Tolterodine extended release plus tamsulosin reduced symptoms better than either agent alone.


PARIS—Men with lower urinary tract symptoms (LUTS) associated with BPH may benefit more from a combination of tolterodine extended-release and tamsulosin than from either medication alone.

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The findings come from a study of more than 800 men older than 40 years who were stratified by prostate size (29 mL or smaller and larger than 29mL) and one of four treatments (placebo, 4 mg tolterodine extended release [TER], 0.4 mg tamsulosin [TAM], or TER plus TAM over 12 weeks). Thus, the study included eight groups. The 29 mL threshold was selected because it represented the median prostate size of all subjects.


At baseline and 12 weeks, the researchers, led by Claus Roehrborn, MD, professor of urology at the University of Texas Southwestern Medical Center in Dallas, used the International Prostate Symptom Score (IPSS) to evaluate micturition frequency, urgency, nocturnal frequency, and perception of symptoms. In the group with smaller prostates, both TER alone and TAM plus TER reduced frequency by 14.6% and 18.1%, respectively, compared with the 7.5% with placebo, Dr. Roehrborn reported here at tye Société Internationale d’Urologie 29th Congress, Paris.


In the group with larger prostates, only the TER+TAM combination therapy significantly decreased frequency to a greater extent than placebo (-20.8% and -12.9%, respectively).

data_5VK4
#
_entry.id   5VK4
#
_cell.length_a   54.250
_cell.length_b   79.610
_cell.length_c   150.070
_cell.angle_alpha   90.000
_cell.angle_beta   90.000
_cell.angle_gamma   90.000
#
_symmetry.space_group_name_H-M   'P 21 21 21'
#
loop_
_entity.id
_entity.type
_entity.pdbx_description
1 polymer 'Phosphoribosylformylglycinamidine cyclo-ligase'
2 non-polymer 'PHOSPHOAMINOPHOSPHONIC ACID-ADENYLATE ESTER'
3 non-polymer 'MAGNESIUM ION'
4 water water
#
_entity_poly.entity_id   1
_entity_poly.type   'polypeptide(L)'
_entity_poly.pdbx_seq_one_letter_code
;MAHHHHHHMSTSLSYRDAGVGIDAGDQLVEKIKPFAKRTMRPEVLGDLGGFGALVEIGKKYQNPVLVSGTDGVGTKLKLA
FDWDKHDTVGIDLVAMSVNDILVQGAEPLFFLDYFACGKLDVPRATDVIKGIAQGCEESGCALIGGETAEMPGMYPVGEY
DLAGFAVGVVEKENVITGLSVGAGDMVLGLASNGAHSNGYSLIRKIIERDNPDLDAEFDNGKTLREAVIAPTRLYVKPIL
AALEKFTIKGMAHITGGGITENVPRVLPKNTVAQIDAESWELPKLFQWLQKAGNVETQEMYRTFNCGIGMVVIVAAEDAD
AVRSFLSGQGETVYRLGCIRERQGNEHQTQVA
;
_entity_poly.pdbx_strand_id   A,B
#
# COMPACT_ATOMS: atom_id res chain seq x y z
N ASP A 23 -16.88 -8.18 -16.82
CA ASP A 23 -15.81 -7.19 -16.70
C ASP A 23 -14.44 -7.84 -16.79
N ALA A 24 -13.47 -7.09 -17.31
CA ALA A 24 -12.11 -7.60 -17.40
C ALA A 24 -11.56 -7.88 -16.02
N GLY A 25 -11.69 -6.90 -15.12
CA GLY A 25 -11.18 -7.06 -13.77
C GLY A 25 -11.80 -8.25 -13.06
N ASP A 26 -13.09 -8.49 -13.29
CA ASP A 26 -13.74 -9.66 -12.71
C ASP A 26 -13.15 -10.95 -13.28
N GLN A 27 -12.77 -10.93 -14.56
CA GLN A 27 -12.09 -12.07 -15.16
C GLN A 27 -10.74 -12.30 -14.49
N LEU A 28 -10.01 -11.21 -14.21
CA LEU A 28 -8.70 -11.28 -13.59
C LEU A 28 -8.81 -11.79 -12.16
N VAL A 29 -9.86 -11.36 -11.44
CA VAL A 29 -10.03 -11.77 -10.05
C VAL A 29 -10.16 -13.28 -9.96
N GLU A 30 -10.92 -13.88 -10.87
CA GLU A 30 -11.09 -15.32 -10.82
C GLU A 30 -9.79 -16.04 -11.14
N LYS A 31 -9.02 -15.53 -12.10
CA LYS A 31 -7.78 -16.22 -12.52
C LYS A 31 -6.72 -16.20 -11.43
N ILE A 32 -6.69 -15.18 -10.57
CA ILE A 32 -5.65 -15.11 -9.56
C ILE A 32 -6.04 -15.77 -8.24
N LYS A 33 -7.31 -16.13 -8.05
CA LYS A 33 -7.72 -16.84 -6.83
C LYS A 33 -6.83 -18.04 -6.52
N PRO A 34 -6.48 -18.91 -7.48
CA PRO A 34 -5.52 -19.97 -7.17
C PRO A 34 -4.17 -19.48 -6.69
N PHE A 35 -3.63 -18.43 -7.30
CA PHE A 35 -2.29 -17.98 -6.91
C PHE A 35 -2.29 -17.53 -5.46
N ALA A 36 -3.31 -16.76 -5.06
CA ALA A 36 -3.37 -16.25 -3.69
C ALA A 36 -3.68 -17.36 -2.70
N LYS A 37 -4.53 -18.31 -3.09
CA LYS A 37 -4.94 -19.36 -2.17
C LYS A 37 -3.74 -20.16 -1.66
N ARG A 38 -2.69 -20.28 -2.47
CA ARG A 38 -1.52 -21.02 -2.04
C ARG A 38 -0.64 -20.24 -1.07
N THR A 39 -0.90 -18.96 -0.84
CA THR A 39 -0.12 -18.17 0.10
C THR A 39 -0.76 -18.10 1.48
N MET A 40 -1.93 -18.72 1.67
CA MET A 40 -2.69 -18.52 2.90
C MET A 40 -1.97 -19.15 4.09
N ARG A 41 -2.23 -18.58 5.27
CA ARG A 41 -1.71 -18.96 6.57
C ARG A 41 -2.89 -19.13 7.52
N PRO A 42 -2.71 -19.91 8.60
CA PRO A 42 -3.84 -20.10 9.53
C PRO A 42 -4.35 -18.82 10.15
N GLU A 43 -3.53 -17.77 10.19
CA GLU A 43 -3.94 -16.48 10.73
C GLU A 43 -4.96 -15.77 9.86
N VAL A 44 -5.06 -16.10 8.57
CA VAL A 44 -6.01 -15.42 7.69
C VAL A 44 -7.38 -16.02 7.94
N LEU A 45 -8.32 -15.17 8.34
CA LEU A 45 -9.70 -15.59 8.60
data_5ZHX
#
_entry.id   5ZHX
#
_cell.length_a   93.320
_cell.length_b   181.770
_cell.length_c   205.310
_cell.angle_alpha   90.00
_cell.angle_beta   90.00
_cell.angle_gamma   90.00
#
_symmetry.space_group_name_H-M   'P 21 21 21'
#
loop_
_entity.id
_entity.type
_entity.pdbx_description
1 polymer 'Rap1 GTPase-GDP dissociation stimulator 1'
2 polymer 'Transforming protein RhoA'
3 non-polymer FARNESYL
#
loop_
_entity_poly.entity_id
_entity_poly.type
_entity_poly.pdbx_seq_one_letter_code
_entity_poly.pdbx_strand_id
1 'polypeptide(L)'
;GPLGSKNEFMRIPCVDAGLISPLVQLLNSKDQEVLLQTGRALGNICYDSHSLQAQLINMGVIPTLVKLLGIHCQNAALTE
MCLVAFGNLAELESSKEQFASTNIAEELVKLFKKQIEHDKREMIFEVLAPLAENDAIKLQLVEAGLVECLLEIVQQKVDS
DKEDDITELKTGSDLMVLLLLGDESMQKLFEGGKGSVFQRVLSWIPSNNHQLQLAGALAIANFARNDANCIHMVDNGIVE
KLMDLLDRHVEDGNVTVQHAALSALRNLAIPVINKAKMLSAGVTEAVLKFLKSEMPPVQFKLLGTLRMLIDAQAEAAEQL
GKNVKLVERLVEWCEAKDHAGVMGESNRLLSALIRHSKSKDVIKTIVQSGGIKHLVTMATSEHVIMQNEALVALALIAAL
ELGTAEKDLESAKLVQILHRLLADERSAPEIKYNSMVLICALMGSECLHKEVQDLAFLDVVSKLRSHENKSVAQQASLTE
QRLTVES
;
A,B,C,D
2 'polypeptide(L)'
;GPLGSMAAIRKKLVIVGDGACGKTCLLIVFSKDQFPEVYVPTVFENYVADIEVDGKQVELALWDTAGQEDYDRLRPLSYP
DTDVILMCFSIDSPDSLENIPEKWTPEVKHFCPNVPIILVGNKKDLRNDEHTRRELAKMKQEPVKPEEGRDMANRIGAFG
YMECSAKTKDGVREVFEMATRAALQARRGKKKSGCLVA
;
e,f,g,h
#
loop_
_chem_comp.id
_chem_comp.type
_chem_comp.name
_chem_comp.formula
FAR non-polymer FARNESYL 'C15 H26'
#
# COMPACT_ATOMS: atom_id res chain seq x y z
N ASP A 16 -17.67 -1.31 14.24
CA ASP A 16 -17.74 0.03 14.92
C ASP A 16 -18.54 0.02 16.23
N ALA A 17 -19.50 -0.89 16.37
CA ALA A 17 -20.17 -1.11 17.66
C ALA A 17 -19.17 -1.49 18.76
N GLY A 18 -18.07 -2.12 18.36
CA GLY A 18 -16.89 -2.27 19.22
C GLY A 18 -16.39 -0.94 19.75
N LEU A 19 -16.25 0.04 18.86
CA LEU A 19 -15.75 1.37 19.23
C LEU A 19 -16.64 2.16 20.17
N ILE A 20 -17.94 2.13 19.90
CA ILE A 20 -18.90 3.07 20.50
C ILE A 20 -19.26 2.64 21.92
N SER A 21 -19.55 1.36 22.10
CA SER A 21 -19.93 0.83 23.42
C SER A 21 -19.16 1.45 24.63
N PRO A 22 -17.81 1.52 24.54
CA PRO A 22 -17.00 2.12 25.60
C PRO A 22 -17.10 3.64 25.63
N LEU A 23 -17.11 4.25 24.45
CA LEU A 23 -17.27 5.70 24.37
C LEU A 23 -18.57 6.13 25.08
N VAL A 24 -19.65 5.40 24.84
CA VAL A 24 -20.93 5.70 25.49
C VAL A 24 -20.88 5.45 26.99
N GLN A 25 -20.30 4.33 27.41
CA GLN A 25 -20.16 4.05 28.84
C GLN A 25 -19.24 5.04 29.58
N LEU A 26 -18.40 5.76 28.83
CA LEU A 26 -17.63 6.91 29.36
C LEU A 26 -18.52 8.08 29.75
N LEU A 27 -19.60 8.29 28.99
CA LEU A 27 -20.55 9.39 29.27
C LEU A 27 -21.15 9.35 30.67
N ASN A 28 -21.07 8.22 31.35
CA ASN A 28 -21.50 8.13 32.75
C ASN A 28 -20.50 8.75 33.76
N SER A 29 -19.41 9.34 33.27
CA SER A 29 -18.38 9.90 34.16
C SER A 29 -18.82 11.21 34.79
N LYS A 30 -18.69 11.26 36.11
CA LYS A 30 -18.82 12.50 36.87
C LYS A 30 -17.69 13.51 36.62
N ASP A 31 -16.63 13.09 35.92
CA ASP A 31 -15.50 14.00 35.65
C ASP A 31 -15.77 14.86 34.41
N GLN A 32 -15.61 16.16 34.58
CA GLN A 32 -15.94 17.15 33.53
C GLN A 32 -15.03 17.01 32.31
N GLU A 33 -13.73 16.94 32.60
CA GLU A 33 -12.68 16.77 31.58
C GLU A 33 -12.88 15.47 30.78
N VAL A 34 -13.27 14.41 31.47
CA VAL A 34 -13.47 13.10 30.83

With respect to overall IPSS, patients with larger prostates showed a significant improvement compared with placebo only with the combination treatment (-41.7% vs. -28.0%), whereas patients with smaller prostates showed improvement in response to the TAM monotherapy compared with placebo (-36.4% vs. -26.5%).


In the larger-prostate group only the TAM plus TER therapy significantly improved the IPSS storage subscore compared to placebo (-40.6% vs. -28.9%), whereas in the smaller-prostate group, both TER alone and the TAM plus TER therapies showed significant improvement of the IPSS subscore over placebo (-35.9% and -34.9%, respectively, vs. -22.6%). 


“LUTS occurring in men with smaller prostates are more likely to be related to a primary bladder condition, and LUTS in men with larger prostates are more likely to be related to prostatic enlargement and a secondary or coexistent bladder condition,” Dr. Roehrborn and his colleagues concluded. Thus, they noted, prostate size could serve as a “predictor of treatment response and clinical outcome in men with LUTS including OAB symptoms.”